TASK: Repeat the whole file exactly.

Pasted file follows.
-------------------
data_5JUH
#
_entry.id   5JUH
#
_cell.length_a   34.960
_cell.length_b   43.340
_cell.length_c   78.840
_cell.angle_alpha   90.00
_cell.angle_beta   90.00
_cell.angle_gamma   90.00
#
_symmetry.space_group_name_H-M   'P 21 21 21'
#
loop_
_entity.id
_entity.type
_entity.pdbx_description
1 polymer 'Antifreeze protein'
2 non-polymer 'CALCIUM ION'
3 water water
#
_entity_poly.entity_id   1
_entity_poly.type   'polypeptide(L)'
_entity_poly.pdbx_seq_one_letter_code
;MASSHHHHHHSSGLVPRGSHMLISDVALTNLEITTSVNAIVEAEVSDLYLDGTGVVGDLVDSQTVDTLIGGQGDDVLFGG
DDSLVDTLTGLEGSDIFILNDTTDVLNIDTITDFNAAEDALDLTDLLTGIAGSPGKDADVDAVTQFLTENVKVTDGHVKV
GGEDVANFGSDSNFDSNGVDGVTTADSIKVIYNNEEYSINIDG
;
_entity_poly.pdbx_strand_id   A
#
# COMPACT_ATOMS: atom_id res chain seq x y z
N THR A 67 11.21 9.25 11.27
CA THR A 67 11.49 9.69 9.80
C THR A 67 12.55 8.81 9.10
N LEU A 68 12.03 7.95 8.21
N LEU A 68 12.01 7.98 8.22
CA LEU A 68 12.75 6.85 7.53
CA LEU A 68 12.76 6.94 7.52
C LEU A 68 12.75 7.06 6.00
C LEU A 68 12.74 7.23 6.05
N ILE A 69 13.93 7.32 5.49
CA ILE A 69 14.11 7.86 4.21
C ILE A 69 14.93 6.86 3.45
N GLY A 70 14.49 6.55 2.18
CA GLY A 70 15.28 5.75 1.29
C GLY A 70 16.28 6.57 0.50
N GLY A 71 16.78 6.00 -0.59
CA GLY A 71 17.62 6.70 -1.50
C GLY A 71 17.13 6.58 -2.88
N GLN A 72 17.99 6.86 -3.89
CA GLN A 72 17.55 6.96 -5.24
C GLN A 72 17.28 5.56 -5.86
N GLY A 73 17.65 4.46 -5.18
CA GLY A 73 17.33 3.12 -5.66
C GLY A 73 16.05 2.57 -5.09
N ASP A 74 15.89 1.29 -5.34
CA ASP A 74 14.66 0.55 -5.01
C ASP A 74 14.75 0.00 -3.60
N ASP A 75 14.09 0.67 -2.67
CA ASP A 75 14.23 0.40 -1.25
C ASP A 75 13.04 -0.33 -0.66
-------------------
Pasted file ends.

data_5JUH
#
_entry.id   5JUH
#
_cell.length_a   34.960
_cell.length_b   43.340
_cell.length_c   78.840
_cell.angle_alpha   90.00
_cell.angle_beta   90.00
_cell.angle_gamma   90.00
#
_symmetry.space_group_name_H-M   'P 21 21 21'
#
loop_
_entity.id
_entity.type
_entity.pdbx_description
1 polymer 'Antifreeze protein'
2 non-polymer 'CALCIUM ION'
3 water water
#
_entity_poly.entity_id   1
_entity_poly.type   'polypeptide(L)'
_entity_poly.pdbx_seq_one_letter_code
;MASSHHHHHHSSGLVPRGSHMLISDVALTNLEITTSVNAIVEAEVSDLYLDGTGVVGDLVDSQTVDTLIGGQGDDVLFGG
DDSLVDTLTGLEGSDIFILNDTTDVLNIDTITDFNAAEDALDLTDLLTGIAGSPGKDADVDAVTQFLTENVKVTDGHVKV
GGEDVANFGSDSNFDSNGVDGVTTADSIKVIYNNEEYSINIDG
;
_entity_poly.pdbx_strand_id   A
#
# COMPACT_ATOMS: atom_id res chain seq x y z
N THR A 67 11.21 9.25 11.27
CA THR A 67 11.49 9.69 9.80
C THR A 67 12.55 8.81 9.10
N LEU A 68 12.03 7.95 8.21
N LEU A 68 12.01 7.98 8.22
CA LEU A 68 12.75 6.85 7.53
CA LEU A 68 12.76 6.94 7.52
C LEU A 68 12.75 7.06 6.00
C LEU A 68 12.74 7.23 6.05
N ILE A 69 13.93 7.32 5.49
CA ILE A 69 14.11 7.86 4.21
C ILE A 69 14.93 6.86 3.45
N GLY A 70 14.49 6.55 2.18
CA GLY A 70 15.28 5.75 1.29
C GLY A 70 16.28 6.57 0.50
N GLY A 71 16.78 6.00 -0.59
CA GLY A 71 17.62 6.70 -1.50
C GLY A 71 17.13 6.58 -2.88
N GLN A 72 17.99 6.86 -3.89
CA GLN A 72 17.55 6.96 -5.24
C GLN A 72 17.28 5.56 -5.86
N GLY A 73 17.65 4.46 -5.18
CA GLY A 73 17.33 3.12 -5.66
C GLY A 73 16.05 2.57 -5.09
N ASP A 74 15.89 1.29 -5.34
CA ASP A 74 14.66 0.55 -5.01
C ASP A 74 14.75 0.00 -3.60
N ASP A 75 14.09 0.67 -2.67
CA ASP A 75 14.23 0.40 -1.25
C ASP A 75 13.04 -0.33 -0.66